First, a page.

Thursday, December 27, 2007

Strengths Finder - So That's Who I Am!!...

At NSCC we are in the process of revamping our performance review processes. We are taking a positive spin on performance management and one way to do that is to identify strengths, not weaknesses. In order to do this this we are using Strengths Finder 2.0 from the Gallup organization.

Strengths Finder 2.0 is a set of 177 paired statements for which you have 20 seconds per pair to select on a Likert-like scale the one that most resembles who you think you are. After completing the questions, your answers are analyzed and the results are returned listing your top five strengths from a list of 34 themes.

The work behind the Strengths Finder approach was done by Dr. Donald O. Clifton. Here is a brief biography of Dr. Clifton from the Clifton Strengths Prize:

"Over a 50 year career, Dr. Donald O. Clifton established a movement in psychology that focuses on talents and strengths. This work earned Dr. Clifton recognition as the Father of Strengths-Based Psychology in an American Psychological Association Presidential Commendation. Dr. Clifton’s core philosophy was to have people focus on what was positive and right with themselves, and to build on their strengths to achieve their full potential."

I first took version 1.0 of the Strengths Finder (known as Strengths Quest) shortly after beginning my job as academic chair. Here are my top five strengths from that test:
  1. Learner
  2. Intellection
  3. Achiever
  4. Developer
  5. Arranger
The big surprise to me after taking this first version was how closely it was to whom I thought I was (each strength is described in details in supporting reports). Over the years I have done Myers-Briggs, DiSC, and others and always had some disagreement with the results. I did not have those same disagreements with Strength Quest.

I also asked several of my friends and colleagues what they thought of my results and almost unanimously they said that it was me - we had consensus :-).

As the College continues to roll out our new performance system, many of us will be taking workshop training in this new strengths-based approach. In preparation for this workshop, I took the StrengthsFinder 2.0 battery this past week, almost six months into my position as academic chair. Here are my top five strengths:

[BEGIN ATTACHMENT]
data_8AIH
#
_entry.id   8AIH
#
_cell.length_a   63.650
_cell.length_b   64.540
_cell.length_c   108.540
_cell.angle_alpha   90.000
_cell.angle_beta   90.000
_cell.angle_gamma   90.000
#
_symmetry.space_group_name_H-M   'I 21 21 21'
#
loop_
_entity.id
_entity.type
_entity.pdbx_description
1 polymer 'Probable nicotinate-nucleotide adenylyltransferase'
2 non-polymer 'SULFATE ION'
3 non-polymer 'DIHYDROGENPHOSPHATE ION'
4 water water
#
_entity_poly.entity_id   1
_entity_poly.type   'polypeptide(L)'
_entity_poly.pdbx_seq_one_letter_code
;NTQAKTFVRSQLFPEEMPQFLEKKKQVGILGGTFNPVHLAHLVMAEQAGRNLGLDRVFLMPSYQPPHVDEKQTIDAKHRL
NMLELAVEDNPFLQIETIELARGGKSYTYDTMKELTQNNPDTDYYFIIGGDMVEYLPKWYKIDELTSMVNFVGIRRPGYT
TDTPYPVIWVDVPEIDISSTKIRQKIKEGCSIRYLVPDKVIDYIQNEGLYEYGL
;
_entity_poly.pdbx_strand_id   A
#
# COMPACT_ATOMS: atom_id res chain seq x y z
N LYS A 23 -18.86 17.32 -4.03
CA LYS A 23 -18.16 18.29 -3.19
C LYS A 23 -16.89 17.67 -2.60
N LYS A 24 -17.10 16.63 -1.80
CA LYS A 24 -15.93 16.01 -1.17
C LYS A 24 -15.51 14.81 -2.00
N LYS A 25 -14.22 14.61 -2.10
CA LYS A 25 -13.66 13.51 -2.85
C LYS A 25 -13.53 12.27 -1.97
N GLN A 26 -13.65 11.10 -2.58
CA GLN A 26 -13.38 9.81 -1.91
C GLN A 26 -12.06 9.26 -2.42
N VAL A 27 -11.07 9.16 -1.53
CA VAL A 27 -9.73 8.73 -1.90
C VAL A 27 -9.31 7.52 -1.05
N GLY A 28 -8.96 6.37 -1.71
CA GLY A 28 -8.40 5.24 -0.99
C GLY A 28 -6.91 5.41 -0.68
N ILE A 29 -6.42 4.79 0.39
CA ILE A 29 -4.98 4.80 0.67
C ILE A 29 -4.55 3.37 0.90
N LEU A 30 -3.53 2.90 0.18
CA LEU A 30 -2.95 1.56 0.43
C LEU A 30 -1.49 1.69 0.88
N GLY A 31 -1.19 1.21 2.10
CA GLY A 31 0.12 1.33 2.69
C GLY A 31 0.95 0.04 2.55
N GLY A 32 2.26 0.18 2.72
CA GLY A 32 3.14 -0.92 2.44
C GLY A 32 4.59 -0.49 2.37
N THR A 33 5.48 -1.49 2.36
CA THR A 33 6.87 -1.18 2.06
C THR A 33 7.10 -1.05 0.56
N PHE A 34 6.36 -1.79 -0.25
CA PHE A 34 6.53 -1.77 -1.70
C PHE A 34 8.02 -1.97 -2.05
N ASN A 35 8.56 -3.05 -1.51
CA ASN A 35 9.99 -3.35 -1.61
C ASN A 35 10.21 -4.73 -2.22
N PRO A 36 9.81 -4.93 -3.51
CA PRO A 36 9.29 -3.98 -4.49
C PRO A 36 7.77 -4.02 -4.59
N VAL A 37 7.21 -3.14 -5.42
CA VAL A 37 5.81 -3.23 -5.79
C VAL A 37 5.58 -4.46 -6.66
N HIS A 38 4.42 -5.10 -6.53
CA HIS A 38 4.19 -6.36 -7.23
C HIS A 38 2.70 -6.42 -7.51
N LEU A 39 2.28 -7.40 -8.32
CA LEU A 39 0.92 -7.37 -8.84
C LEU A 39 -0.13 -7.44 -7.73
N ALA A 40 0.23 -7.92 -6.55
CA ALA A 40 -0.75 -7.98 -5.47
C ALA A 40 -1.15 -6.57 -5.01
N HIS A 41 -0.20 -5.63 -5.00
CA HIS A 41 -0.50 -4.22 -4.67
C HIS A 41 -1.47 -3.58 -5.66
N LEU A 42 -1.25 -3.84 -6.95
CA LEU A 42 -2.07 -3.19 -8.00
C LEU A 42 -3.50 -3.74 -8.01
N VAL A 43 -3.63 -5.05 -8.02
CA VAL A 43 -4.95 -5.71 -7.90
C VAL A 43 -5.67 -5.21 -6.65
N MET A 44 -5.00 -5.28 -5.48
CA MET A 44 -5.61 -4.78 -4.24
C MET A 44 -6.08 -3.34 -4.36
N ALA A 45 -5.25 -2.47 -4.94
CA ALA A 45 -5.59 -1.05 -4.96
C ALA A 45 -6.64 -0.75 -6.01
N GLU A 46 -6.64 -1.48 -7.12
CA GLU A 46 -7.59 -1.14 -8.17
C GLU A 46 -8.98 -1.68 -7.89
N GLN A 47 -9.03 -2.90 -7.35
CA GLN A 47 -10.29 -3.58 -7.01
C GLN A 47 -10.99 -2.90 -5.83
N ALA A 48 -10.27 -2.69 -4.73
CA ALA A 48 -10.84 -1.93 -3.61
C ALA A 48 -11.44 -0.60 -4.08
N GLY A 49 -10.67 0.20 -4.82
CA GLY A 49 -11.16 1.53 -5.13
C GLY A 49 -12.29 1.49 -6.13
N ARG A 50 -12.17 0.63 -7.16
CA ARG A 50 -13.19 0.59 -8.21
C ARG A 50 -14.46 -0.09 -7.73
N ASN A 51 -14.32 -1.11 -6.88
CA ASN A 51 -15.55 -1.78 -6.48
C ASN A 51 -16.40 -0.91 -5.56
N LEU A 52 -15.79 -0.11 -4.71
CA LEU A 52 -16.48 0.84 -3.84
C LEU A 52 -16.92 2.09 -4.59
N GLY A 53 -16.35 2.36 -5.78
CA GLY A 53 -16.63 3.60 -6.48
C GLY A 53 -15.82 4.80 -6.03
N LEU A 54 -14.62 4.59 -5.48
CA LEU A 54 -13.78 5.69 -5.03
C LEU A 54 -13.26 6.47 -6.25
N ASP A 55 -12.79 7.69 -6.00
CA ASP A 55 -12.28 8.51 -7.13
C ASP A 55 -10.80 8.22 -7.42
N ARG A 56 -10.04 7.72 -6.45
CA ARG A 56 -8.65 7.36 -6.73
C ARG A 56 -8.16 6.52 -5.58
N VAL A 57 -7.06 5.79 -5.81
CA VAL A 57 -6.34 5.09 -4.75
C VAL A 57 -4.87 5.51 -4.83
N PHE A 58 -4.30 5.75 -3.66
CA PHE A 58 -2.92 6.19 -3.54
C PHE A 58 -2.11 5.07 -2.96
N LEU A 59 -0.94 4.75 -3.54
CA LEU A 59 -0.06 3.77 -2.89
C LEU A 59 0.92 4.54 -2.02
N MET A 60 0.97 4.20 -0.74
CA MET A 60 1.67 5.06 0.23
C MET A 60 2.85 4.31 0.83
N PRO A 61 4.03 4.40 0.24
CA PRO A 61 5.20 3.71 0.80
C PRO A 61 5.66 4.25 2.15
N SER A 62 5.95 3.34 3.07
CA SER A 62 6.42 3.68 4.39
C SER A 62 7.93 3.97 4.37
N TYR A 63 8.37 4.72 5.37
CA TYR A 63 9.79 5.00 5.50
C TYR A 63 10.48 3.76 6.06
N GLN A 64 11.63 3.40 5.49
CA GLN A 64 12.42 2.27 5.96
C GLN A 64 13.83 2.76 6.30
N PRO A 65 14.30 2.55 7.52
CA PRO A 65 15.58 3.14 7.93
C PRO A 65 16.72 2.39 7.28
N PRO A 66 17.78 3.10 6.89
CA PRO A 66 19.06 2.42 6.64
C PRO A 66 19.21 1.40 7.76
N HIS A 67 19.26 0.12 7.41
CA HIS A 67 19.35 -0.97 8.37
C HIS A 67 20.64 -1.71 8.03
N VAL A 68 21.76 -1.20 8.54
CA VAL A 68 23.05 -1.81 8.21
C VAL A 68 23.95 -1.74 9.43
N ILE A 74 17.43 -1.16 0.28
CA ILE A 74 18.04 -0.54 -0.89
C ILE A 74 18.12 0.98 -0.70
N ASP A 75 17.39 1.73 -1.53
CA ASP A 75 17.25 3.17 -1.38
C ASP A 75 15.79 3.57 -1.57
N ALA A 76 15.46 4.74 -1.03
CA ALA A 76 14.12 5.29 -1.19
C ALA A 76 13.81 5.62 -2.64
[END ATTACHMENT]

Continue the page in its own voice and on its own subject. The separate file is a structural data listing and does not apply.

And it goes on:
1. Learner
  2. Intellection
  3. Input
  4. Achiever
  5. Responsibility
As you can see, three of five of my strengths have remained the same (Learner, Intellection, and Achiever), while two have changed - Input and Responsibility, which replaced Developer and Arranger. Input is about collecting and storing things, responsibility is about committing to what you do, achiever is about is about drive and arranger is about organizing and getting things done (these are all very brief paraphrased descriptions - to get the details buy the Strengths Finder 2.0 book). Now, all of these strengths describe me and I believe that I possess them all - they help me do the job that I do.

The question for me is why the changes from the first test? Were these my sixth and seventh strengths and I simply re-ordered them, or has six months as an academic chair given me a different "perspective" on my strengths and impacted their order. Hopefully this will become clearer as I go through the workshop and we adopt our new strengths-based positive attribute performance management system. What do you think? Hmmm...


Anonymous said...


I have done Myers Briggs too and I think the picture it gave of me was much more complete. The results of Clifton describe only some aspects, other strong ones are missing very, very much.

Ian H. MacLeod said...

I think you are right about the Strengths Finder not showing enough of your strengths - I think maybe the top seven or ten would be better - I've completed the questionnaire twice and different strengths made the top five each time (but three of the five were the same).

I've done Myers Brigg and I always find I disagree more with what it says about me than Strenghts Finder does. As well, the feedback I get from friends and colleagues when I share my Strengths Finder results with them is always closer to what I think.

All of these inventories are a guide to help you and others figure out who you are - none are perfect, some are undoubtedly "better" than others at finding who you might be.

Thanks very much for the commenta nd for reading my blog.